How to write effective brief communications

by Jennifer Ulz
How to write effective brief communications

When you need to publish important research results quickly or present a vital reanalysis of a previously published paper to an interested audience, a brief communication might be the perfect answer. Brief communications, also known as short or rapid communications, allow researchers to effectively report high-quality findings that may not be suitable for a full research article and to debate recently published articles.

Brief communication basics

Brief communications appear in scholarly journals in many forms, such as correspondence, commentaries, opinions, abstracts, notes, and research briefs. These types of short communications have always played an important role in academia, although recently their popularity has been diminishing.

The COVID-19 pandemic highlighted the crucial role that short communications can play.1 Because of the need to understand the nature of the virus, to facilitate the creation of a vaccine, and to enact policies to keep the public safe, the rapid publication of research and information was essential. Many high-quality academic journals, such as the Journal of the American Medical Association, Lancet, and the Journal of Public Health, published peer-reviewed short communications quickly, thus, providing an invaluable service to researchers, experts, and the public.

However, due to changes in publishing technology and in the perception of prestige, the popularity of short communications has been declining within the academic community.1 Researchers who are under pressure to publish often do not believe brief communications will help advance their career as much as regular research articles can. Journal editors frequently place a low priority on short communications as being detrimental to journal metrics such as impact scores. Additionally, as the publication of preprints has increased, the rapid nature of short communications has become less of a difference maker.

Short communications that report primary research are typically peer reviewed and published with the same high-quality standards as longer research articles. In most journals, the difference between brief communications and regular research articles is in the amount of research reported and the complexity of the results.2

Writing effective brief communications

The types and requirements for short communication publication varies by journal. If you’re planning to submit any type of brief communication, be sure to carefully check the submission guidelines from your target journal. Although each type of article will have different specifications, those reporting original research have the strictest requirements. A few typical requirements for research briefs are described below.

  • Structure: Short communications reporting primary research usually include a title page (similar to that of a standard research article), abstract, and main text, which is written under a findings heading without any subheadings or with short informative headings, depending on the journal. The submission guidelines from Acta Veterinaria Scandinavica state, “The first section should briefly explain the background and aim, followed by sections mentioning materials, methods, results and their discussion and finally a very short conclusion.”1
  • Word count: The word count requirement again varies by journal but is usually limited to 1,500-2,500 words.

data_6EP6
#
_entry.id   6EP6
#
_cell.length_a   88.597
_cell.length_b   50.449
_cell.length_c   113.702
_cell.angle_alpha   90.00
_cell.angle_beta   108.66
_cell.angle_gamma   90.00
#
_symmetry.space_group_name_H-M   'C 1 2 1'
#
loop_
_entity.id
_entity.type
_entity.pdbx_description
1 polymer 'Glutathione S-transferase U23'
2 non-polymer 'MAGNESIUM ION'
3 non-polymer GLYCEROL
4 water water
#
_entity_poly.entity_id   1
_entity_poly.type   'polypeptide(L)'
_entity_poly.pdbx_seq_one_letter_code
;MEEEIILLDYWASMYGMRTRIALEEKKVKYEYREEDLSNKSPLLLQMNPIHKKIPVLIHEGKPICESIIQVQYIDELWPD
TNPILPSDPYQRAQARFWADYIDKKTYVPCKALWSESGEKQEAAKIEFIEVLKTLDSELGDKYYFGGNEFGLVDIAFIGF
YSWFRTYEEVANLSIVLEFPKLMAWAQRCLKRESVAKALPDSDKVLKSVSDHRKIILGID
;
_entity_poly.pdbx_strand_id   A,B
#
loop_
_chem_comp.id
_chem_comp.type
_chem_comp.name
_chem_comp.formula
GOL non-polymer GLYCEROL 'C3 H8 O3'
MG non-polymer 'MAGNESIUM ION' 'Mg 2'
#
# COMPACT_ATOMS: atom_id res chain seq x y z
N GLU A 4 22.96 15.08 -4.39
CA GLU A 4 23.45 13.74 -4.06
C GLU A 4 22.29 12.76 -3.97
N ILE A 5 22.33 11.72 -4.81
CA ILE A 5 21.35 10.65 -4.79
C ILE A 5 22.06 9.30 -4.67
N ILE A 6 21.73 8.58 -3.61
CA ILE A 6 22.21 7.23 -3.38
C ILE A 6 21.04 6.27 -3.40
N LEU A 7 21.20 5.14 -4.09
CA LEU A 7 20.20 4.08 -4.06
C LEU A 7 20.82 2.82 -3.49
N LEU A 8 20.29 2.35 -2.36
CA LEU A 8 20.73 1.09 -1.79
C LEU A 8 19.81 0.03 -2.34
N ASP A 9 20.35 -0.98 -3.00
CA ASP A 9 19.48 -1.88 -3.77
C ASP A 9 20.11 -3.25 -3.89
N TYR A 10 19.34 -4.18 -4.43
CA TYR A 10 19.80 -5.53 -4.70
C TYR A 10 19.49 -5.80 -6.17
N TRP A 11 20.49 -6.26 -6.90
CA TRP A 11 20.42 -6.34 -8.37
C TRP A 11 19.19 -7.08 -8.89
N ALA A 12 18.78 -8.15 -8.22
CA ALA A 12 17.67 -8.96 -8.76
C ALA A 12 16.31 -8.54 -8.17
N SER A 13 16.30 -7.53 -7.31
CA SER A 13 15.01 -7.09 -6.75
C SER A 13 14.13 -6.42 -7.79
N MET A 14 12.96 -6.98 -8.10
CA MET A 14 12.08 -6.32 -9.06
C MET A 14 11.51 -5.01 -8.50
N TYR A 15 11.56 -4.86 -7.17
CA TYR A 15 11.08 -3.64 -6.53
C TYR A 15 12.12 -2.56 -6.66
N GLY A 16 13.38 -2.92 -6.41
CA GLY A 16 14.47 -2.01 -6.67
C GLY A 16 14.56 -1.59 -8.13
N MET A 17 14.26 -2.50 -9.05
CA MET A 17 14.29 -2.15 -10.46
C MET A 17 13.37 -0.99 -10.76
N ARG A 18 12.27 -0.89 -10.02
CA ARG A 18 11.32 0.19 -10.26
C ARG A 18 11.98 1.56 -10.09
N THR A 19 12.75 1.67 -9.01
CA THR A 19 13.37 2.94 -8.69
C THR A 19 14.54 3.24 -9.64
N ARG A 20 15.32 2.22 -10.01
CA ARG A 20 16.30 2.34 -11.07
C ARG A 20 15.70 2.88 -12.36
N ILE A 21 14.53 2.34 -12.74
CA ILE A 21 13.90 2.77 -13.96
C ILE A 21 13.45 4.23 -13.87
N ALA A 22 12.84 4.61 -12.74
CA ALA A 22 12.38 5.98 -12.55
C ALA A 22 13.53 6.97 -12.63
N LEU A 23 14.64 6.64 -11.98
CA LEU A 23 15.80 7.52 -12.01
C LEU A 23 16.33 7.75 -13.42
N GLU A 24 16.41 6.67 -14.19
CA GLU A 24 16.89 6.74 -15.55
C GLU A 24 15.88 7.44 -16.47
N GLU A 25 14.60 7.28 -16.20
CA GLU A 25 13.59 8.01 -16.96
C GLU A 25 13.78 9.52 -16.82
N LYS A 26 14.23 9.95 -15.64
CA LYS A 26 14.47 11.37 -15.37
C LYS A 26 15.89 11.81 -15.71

• Length: The maximum number of pages allowed by short communication journals varies greatly. However, they are generally limited to between 3 and 10 printed pages.
  • Figures/tables: The number of figures and tables included in a brief communication are also typically limited by the publication journal. Usually, only 2 to 4 total figures and tables are allowed.
  • Declarations: For articles reporting on primary research, the declarations required in standard research articles are also required for short communications. These include conflict of interest, funding, availability of data, authors’ contributions, and acknowledgements.
  • Ethical issues: Even brief communications, if the research involves human participants, data, or tissue or animals, require a statement on ethics consent or approval, similar to what is needed in a standard research report.
  • References: The number of references included should also be restricted. Journal guidelines for short communication submissions generally put the limit at 20-25 references.

General tips for writing brief communications

Finally, in preparing any type of brief communication article for submission, it might be useful to keep in mind a couple of general tips.

  • All scientific writing requires clear, concise, and grammatically correct language to be understandable and effective. However, because of the compactness of the form, this is especially important for short communications. It is always helpful to get a colleague, language service or smart editing tool to review your article for language quality.
  • The most important tip for effectively writing brief communications is that the short communication journal guidelines should be read and followed carefully, as the submission requirements and processes are different for every journal.

If you’re planning to submit a piece to a short communication journal, congratulations! You will be participating in a long and valuable tradition in academic publishing.


  1. Joaquin, J.J., Tan, R.R. The lost art of short communications in academia. Scientometrics 126, 9633–9637 (2021).
  2. Acta Veterinaria Scandinavica. Brief communication. [Accessed December 19, 2022]

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